Bridging workforce gaps in healthcare facilities management

Facilities management (FM) teams in healthcare shouldered their fair share of the workplace response to COVID-19. Yet many were left understaffed due to layoffs, furloughs, and early retirements.

The “COVID-19 Response Tactics-Sharing” survey, sponsored by the American Society for Healthcare Engineering (ASHE), revealed how FM staffing was impacted by the pandemic:

  • 8% of respondents laid off at least one staff member (30% have not been rehired)
  • 14% instituted salary reductions for at least one staff member
    • Average salary reduction was 31%
    • Reductions most often affected higher-paying positions
    • 29% still have staff working at reduced pay

Understaffed FM teams in healthcare may be the norm for the near future. Soaring costs for compliance, with hundreds of regulations, coupled with loss of revenue-producing procedures (e.g., elective surgeries) and shortages of trained medical personnel, will deplete FM budgets.

Additional pressure on FM teams will come from a generational shift in facilities management: 40% of seasoned facilities managers (FMs) are expected to retire by 2026, according to industry estimates. Shorthanded FM teams will rely more on external vendors and outsourced services to keep up with increasing workloads.

In the recent “Staying Ahead of the Labor & Resource Curve with Managed Healthcare Technology” webinar, hosted by ASHE and JLL Technologies (JLLT), FM experts from JLLT shared insights on how to bridge workplace gaps with technology and accelerate performance with managed services.

Bridging workplace gaps

A computerized maintenance management system (CMMS) automates common FM tasks, like assigning work orders, benchmarking costs, and setting service-level agreement (SLA) thresholds. A fully enabled CMMS—set up according to best practices—streamlines processes and drives productivity. Thus, teams can do more with fewer members.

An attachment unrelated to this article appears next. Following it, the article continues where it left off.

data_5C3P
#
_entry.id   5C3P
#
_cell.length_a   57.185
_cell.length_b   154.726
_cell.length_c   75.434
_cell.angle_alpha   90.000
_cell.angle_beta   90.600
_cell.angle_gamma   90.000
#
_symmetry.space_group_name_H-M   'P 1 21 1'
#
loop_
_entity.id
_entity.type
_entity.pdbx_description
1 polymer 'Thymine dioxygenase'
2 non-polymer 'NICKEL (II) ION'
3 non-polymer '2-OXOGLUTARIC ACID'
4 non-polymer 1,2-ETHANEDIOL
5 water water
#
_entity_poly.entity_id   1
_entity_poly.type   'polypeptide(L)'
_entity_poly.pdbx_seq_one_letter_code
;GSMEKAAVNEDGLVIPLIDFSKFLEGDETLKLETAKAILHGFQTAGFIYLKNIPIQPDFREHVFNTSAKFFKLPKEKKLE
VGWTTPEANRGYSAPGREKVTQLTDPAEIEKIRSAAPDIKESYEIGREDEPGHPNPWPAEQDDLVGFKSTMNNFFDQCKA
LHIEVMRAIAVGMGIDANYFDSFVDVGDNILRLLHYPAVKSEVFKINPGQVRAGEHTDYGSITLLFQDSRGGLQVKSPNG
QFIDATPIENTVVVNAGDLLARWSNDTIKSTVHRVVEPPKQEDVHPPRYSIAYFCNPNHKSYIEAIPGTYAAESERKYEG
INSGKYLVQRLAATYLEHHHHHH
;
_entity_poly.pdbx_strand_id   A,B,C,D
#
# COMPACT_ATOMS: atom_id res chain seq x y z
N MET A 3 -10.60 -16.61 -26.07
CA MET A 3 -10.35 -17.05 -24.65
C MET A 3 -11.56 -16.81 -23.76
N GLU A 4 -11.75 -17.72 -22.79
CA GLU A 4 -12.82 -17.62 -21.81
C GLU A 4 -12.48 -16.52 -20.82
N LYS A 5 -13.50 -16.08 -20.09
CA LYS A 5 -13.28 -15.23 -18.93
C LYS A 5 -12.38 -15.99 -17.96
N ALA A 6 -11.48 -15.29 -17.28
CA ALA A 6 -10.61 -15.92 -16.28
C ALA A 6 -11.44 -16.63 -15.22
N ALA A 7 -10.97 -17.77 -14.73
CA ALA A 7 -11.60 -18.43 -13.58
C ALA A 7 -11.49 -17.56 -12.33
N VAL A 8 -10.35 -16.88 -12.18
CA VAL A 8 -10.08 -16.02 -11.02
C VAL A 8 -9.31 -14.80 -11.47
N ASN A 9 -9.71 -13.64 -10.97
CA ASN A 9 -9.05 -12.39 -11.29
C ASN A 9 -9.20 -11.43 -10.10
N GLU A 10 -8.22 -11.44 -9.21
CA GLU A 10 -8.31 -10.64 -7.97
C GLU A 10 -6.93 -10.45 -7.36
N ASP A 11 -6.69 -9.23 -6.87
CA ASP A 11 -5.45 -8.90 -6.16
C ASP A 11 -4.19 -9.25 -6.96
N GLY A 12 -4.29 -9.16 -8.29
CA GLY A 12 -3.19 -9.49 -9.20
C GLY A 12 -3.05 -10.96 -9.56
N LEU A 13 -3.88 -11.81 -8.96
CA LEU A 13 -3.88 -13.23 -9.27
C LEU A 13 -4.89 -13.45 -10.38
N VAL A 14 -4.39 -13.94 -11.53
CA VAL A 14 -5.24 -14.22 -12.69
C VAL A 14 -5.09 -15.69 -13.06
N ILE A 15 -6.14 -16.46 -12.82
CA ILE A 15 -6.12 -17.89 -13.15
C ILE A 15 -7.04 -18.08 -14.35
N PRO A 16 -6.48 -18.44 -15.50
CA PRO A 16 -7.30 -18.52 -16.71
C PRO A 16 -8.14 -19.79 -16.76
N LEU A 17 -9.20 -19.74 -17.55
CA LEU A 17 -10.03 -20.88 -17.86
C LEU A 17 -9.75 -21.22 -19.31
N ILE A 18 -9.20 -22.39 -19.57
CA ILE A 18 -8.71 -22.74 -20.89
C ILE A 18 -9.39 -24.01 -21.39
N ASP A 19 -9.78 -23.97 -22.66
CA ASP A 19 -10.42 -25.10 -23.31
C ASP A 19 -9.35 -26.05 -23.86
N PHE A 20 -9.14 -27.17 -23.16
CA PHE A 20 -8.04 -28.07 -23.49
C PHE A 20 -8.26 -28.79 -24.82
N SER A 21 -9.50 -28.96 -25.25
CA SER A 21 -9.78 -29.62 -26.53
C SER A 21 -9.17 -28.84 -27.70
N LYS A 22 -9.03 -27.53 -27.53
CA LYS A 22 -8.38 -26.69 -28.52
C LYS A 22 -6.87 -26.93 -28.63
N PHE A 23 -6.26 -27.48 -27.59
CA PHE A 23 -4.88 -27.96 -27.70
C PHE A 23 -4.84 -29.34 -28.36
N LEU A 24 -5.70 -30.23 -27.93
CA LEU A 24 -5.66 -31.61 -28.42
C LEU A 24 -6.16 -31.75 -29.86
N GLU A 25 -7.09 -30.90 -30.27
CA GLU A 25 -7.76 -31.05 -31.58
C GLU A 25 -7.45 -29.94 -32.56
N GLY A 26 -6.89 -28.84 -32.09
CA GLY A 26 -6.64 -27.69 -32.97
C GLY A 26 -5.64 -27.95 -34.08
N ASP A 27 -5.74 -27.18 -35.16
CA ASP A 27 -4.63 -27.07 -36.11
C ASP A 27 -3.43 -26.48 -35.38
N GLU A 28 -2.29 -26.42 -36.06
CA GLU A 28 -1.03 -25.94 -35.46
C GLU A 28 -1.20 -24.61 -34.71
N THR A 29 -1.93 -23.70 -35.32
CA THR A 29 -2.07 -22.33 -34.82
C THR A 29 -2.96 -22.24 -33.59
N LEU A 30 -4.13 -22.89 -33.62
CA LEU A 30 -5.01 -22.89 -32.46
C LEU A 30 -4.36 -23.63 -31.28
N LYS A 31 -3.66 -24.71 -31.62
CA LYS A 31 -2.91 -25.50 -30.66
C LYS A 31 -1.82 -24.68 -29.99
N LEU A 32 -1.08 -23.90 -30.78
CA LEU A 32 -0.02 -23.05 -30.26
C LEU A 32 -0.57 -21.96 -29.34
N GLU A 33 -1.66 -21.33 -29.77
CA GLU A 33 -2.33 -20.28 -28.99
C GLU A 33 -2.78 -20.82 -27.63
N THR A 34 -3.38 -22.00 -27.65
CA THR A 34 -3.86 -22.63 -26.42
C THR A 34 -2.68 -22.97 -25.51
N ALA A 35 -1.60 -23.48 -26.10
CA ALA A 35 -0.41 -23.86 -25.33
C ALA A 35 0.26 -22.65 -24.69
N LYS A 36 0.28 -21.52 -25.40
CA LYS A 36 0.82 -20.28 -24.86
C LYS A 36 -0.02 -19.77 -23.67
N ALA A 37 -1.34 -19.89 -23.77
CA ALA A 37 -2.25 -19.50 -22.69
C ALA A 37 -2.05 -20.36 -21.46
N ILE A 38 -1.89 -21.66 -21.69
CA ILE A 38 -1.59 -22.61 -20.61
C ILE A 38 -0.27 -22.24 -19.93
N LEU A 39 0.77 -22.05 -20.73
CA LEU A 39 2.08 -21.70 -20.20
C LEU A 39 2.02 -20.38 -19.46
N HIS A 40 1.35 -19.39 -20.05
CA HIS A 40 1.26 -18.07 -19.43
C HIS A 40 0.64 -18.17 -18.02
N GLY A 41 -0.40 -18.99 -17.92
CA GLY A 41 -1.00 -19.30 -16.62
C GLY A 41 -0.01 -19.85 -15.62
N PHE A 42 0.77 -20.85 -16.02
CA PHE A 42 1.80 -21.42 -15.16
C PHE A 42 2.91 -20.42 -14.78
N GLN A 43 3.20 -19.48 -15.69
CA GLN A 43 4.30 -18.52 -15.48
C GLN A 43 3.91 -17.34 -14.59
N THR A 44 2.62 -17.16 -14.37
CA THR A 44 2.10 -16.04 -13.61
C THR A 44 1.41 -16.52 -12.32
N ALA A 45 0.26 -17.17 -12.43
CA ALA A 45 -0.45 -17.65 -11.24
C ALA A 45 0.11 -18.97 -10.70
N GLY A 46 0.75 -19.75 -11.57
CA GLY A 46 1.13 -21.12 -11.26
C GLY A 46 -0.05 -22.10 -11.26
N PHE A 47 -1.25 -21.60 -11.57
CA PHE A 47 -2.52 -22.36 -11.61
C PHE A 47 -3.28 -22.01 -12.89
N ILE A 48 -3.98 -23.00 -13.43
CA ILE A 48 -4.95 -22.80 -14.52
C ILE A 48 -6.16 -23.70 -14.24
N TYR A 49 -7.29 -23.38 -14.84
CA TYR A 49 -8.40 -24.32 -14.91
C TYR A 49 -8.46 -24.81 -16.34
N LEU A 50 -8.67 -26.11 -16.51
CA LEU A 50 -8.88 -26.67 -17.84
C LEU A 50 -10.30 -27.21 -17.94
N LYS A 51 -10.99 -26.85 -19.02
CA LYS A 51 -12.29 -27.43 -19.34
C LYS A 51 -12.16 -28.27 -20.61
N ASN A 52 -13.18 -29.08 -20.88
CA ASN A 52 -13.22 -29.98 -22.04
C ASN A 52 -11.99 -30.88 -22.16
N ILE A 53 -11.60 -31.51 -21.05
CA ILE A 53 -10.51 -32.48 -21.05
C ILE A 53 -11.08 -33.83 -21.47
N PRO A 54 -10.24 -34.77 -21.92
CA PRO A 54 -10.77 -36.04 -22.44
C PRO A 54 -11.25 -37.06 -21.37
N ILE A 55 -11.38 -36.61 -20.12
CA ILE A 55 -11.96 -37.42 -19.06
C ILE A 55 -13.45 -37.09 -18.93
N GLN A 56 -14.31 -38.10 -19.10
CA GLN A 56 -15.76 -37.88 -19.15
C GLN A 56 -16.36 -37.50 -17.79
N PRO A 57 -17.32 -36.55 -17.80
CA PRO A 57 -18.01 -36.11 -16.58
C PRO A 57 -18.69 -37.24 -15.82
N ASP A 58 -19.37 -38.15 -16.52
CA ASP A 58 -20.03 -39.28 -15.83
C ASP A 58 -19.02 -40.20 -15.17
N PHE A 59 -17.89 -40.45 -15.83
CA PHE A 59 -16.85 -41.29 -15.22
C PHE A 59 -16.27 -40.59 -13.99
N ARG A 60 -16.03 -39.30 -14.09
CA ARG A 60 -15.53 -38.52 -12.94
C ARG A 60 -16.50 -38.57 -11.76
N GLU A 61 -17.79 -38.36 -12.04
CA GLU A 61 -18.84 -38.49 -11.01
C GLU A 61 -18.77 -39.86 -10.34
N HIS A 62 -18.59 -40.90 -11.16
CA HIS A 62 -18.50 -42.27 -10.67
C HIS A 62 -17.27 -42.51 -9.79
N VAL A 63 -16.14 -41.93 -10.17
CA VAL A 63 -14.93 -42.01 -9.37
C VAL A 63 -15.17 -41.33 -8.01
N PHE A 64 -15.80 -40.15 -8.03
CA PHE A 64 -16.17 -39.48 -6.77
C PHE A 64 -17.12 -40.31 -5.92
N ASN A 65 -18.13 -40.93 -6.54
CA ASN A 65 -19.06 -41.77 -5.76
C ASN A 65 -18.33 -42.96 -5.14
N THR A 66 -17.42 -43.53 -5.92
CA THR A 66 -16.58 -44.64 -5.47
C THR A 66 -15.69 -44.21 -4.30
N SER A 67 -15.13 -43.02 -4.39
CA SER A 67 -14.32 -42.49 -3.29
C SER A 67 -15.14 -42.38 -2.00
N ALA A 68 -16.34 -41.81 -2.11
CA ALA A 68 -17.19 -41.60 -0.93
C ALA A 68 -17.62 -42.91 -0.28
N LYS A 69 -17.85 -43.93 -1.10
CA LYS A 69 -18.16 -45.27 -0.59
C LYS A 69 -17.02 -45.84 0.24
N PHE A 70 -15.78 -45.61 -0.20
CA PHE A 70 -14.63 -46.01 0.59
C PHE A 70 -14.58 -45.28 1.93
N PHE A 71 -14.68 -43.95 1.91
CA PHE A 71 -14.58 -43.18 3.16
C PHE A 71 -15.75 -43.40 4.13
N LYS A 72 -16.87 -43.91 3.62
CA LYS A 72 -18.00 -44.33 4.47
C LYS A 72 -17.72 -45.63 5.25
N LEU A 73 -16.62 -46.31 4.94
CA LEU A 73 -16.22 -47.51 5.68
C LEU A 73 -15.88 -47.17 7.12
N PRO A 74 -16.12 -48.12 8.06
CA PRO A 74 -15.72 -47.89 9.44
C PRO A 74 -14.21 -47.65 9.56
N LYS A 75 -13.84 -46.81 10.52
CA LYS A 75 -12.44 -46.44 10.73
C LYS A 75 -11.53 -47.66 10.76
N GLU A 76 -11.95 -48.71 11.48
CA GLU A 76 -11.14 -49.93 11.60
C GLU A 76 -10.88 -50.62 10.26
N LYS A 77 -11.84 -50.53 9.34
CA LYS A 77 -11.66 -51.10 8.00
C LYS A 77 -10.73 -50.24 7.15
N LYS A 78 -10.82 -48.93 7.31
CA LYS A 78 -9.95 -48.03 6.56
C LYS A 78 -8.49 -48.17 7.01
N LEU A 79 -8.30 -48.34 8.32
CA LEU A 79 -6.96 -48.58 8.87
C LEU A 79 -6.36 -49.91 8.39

Most CMMS platforms offer on-demand professional FM help in the form of managed services for addressing common problems, such as work order backlogs and rising maintenance costs. Understaffed FM teams with little time for complex tasks, like sourcing new vendors, can assign those tasks to managed services.

Managed services explained

Jake Watson, JLLT’s senior director of operations and client experience, shared the four categories found in Corrigo Managed Services, which would be similar to the offerings of most other programs.

1. Workflow (work order) management

This category addresses the management of work order creation through to completion. Watson notes that work order management is a function of SLAs, which vary in healthcare, depending on urgency. A team of facility coordinators tracks work orders in real time. The absence of communication from the service provider during the work order, especially for SLA deadlines, triggers an intervention by the managed services team.

2. Sourcing and provider management

This ensures that service providers are properly vetted and onboarded. Certificates of insurance, which have stringent requirements in healthcare, are verified. Rate card prices are entered into the system and used for evaluating vendor quotes and creating invoices.

3. System administration

This feature optimizes the client’s CMMS according to FM best practices and ensures dispatch matrices are complete for sending work orders to specific techs or providers. Admins can create separate views inside Corrigo for specific user roles, such as regional managers or site managers, and can set up automated thresholds for expenditure approvals.

4. Strategic services

This complements the first three features and includes select services for post-sales training, new-vendor sourcing, and managing requests for/responses to proposals.

Corrigo Managed Services can also provide clients with detailed analyses of service providers by distilling multiple quality metrics into one overall score. It also provides end-to-end vendor sourcing for clients, using volume concentration and best-price evaluation to drive down costs. Data and analytics show clients how to optimize spending to meet their FM goals.

Conclusion

CMMS technology automates and accelerates time-consuming, manual processes to make FM teams more productive even—especially—if they’re understaffed. Check out the on-demand webinar, “Staying Ahead of the Labor & Resource Curve with Managed Healthcare Technology,” to learn more.